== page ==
Zika and Birth Defects: What it Means to Sports
29 Jun, 2016By: Mary Helen Sprecher
Caution, Worry on Part of Athletes and Parents at the Same Time as a Rise in Popularity of Outdoor Sports
The recent release of a report by The Centers for Disease Control on Zika-caused birth defects and pregnancy losses in the United States has brought up questions about the safety of outdoor events this summer – not the least of which are sports.
As of June 9, three infants had been born in the United States with birth defects and another three had been lost in pregnancy due to the virus, according to lab evidence, according to the US Zika Pregnancy Registry established by the CDC.
While statistically, those are small numbers, the information has resonated deeply as the U.S. heads into a summer of largely outdoor sports. As the virus continues to migrate upward from South America, the industry has noted concerns could curb participation in outdoor activities this summer, but could also spur sales of certain products meant to ward off mosquitoes and/or keep them from biting.
On June 9, the CDC released Zika prevention tips for people engaging in outdoor activities; these included:
Using insect repellents with DEET, picaridin, IR3535, OLE or PMD;
Wearing long-sleeved shirts and pants;
Wearing gear treated with pemethrin;
Sleeping in tents (or under mosquito netting.)
The report comes at a time when the outdoor sports industry is starting to announce a number of gains. The North American Camping Report noted gains across all demographics, but particularly where minorities (a demographic not courted previously) were concerned. In addition, participation was up among minorities in outdoor sports including fishing, hunting and gun-related sports. Other sectors of the outdoor market, such as boating, trail running, mountain biking and more were also reporting overall growth in participation.
So while Zika may present some bad news for those sports, the juxtaposition of products, clothing and gear meant to help keep those mosquitoes away may help make athletes and parents feel more comfortable about participation.
Oddly, Zika has already influenced sports fashion, at least to a point; earlier this spring, South Korea unveiled its anti-Zika uniforms for athletes to wear at the Games. And while Rio remains an area of specific concern, the domino effect continues.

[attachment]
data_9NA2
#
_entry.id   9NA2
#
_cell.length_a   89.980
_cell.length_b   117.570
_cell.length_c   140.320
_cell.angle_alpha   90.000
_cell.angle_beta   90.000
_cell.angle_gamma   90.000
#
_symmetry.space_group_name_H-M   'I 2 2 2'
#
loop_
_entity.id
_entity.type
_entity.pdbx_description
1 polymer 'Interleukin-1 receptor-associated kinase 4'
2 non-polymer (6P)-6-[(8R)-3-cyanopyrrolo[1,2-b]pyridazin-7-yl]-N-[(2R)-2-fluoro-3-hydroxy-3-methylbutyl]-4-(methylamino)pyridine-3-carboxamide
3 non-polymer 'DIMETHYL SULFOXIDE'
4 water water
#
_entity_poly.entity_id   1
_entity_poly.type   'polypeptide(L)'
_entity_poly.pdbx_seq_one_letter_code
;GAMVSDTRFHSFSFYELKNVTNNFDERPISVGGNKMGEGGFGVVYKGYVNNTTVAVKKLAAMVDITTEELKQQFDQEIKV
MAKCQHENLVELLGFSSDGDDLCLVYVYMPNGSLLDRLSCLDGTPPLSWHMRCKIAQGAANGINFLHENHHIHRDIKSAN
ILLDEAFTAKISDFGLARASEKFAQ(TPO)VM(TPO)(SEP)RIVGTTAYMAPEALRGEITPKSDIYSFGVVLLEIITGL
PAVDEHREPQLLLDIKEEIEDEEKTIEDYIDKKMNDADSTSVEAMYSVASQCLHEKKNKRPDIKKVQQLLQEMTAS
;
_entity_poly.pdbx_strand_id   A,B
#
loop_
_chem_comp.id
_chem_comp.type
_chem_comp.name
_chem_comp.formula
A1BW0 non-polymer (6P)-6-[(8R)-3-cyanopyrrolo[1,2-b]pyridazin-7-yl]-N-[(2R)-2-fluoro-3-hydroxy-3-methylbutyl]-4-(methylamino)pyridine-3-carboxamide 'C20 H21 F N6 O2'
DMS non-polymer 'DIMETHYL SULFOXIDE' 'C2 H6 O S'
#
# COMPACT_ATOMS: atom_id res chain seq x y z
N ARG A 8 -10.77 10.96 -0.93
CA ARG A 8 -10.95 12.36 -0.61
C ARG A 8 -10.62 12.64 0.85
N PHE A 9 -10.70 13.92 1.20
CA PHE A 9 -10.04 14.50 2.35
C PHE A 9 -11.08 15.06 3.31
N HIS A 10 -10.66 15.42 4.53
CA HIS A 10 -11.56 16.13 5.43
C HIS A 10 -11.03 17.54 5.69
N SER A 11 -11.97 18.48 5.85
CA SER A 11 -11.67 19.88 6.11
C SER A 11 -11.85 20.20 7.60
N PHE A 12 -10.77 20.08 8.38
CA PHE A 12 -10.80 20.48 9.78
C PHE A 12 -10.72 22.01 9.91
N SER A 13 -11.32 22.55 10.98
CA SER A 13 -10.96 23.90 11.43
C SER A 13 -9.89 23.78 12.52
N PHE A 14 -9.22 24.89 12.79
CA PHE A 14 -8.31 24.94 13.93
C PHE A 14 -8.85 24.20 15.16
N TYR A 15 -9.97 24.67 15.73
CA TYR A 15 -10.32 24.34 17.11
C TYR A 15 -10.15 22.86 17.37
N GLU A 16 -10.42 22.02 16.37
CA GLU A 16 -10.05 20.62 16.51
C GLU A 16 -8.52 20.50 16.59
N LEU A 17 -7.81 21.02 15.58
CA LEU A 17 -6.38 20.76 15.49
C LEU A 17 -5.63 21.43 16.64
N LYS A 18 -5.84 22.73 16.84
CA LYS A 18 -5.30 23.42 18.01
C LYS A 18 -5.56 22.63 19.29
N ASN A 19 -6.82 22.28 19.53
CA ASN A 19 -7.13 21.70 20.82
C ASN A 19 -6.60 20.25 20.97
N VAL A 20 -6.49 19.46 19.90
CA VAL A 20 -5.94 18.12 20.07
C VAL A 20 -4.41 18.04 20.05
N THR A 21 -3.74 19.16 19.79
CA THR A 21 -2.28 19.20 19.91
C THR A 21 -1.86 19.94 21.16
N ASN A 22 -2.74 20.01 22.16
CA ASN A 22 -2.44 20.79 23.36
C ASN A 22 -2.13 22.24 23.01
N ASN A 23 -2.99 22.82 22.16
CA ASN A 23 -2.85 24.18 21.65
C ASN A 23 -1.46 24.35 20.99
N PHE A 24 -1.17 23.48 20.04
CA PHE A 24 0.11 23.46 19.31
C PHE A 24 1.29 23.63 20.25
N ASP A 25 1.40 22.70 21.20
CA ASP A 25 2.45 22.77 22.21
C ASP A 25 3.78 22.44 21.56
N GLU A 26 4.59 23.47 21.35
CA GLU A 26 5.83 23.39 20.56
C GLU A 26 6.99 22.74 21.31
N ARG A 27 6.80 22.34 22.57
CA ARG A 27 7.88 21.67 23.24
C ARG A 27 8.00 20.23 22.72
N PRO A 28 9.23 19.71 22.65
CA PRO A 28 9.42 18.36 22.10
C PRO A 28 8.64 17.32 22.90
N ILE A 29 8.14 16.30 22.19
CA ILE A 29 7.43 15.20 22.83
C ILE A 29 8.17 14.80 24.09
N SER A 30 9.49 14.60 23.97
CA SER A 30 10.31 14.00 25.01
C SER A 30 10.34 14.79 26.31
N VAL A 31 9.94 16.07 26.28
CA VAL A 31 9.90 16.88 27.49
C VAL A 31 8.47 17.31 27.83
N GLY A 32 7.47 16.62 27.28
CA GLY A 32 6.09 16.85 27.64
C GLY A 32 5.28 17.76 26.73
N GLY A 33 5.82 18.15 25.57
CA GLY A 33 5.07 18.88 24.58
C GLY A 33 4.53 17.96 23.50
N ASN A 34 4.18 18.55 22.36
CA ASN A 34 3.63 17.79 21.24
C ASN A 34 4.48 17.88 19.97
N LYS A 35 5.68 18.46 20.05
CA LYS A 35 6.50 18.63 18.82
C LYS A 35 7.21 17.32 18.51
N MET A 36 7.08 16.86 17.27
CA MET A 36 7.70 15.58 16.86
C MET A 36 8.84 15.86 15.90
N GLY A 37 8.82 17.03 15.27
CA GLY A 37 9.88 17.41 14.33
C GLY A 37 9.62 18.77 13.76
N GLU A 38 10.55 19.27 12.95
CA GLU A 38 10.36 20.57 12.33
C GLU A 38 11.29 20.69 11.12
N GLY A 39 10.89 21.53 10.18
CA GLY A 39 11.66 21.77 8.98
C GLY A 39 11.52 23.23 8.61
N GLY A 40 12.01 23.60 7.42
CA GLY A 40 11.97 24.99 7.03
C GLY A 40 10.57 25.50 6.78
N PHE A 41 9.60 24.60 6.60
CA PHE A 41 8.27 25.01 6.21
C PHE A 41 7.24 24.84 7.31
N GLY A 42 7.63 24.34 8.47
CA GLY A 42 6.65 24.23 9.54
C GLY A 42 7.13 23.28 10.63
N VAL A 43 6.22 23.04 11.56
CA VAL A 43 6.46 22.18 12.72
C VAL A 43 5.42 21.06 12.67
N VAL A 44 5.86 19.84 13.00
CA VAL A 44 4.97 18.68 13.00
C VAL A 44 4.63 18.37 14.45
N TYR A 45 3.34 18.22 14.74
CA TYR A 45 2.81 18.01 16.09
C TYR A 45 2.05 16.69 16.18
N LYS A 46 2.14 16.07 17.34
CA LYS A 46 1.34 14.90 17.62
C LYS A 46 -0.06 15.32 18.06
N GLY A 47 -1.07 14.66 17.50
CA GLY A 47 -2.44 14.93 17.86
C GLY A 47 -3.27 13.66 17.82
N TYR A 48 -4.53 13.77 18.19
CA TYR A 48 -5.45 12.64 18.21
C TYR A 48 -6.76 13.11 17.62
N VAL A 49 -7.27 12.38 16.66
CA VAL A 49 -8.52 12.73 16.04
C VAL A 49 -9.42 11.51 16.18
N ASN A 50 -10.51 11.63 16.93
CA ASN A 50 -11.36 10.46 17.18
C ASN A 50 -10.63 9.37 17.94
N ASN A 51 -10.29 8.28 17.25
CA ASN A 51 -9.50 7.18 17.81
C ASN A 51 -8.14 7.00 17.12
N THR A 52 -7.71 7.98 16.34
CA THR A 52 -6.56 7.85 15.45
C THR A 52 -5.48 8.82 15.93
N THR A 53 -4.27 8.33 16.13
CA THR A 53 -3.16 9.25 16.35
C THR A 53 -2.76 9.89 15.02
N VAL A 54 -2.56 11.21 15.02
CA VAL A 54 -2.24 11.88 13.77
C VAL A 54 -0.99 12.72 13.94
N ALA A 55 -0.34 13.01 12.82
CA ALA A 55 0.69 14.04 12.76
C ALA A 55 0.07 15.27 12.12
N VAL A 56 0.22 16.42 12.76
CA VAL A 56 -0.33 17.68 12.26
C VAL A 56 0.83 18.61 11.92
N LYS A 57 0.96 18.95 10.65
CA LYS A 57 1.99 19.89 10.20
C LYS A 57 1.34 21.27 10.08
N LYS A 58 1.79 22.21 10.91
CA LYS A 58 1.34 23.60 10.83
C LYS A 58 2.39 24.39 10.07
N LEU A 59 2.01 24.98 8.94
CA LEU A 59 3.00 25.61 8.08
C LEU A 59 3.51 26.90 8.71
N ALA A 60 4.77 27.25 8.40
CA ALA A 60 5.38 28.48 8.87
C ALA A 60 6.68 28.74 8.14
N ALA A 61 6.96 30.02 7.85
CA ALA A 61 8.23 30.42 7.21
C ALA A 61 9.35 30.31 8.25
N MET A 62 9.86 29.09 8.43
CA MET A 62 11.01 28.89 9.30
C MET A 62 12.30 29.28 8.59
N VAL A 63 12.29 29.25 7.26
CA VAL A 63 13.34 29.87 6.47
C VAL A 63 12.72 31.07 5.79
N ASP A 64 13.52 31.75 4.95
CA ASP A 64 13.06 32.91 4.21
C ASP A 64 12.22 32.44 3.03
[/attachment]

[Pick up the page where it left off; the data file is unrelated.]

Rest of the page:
Within the U.S., the repercussions of the CDC’s report – and of fears of Zika in general – will certainly influence the commerce of sports events. Insect repellants may find themselves courted for potential sponsorship status; at the very least, we may see tubes or cans of products appearing on merchandise and apparel shelves next to hats, shirts and pennants. Commercial mosquito control companies may also begin experiencing an uptick of business, based on their ability to market to event owners and rights holders.
The potential spread of the disease is something for which there is no template, therefore making it impossible to map, track and predict. An article in the New Hampshire Union Leader noted,
“Researchers used two models to simulate weather conditions and the mosquitoes' life cycle across 50 cities in the United States, according to the paper, published in PLOS Currents Outbreaks. Andrew Monaghan, an NCAR scientist, was lead author of the paper. The insects, known to thrive in urban areas, rely on warm temperatures and water-filled containers such as buckets, barrels and old tires in order to hatch their eggs,” the study said. “The research suggests those conditions started to become favorable across the Southeastern U.S. and parts of Arizona in April. By June, all 50 cities in the study had the potential for being home to at least some mosquitoes, including St. Louis and Denver, where the insect hasn't been detected yet.”
But officials say any widespread fear over Zika is misplaced. In most cases, they add, individuals who take the same precautions they would against any other mosquito-borne disease, such as West Nile Virus, will emerge from the summer unscathed.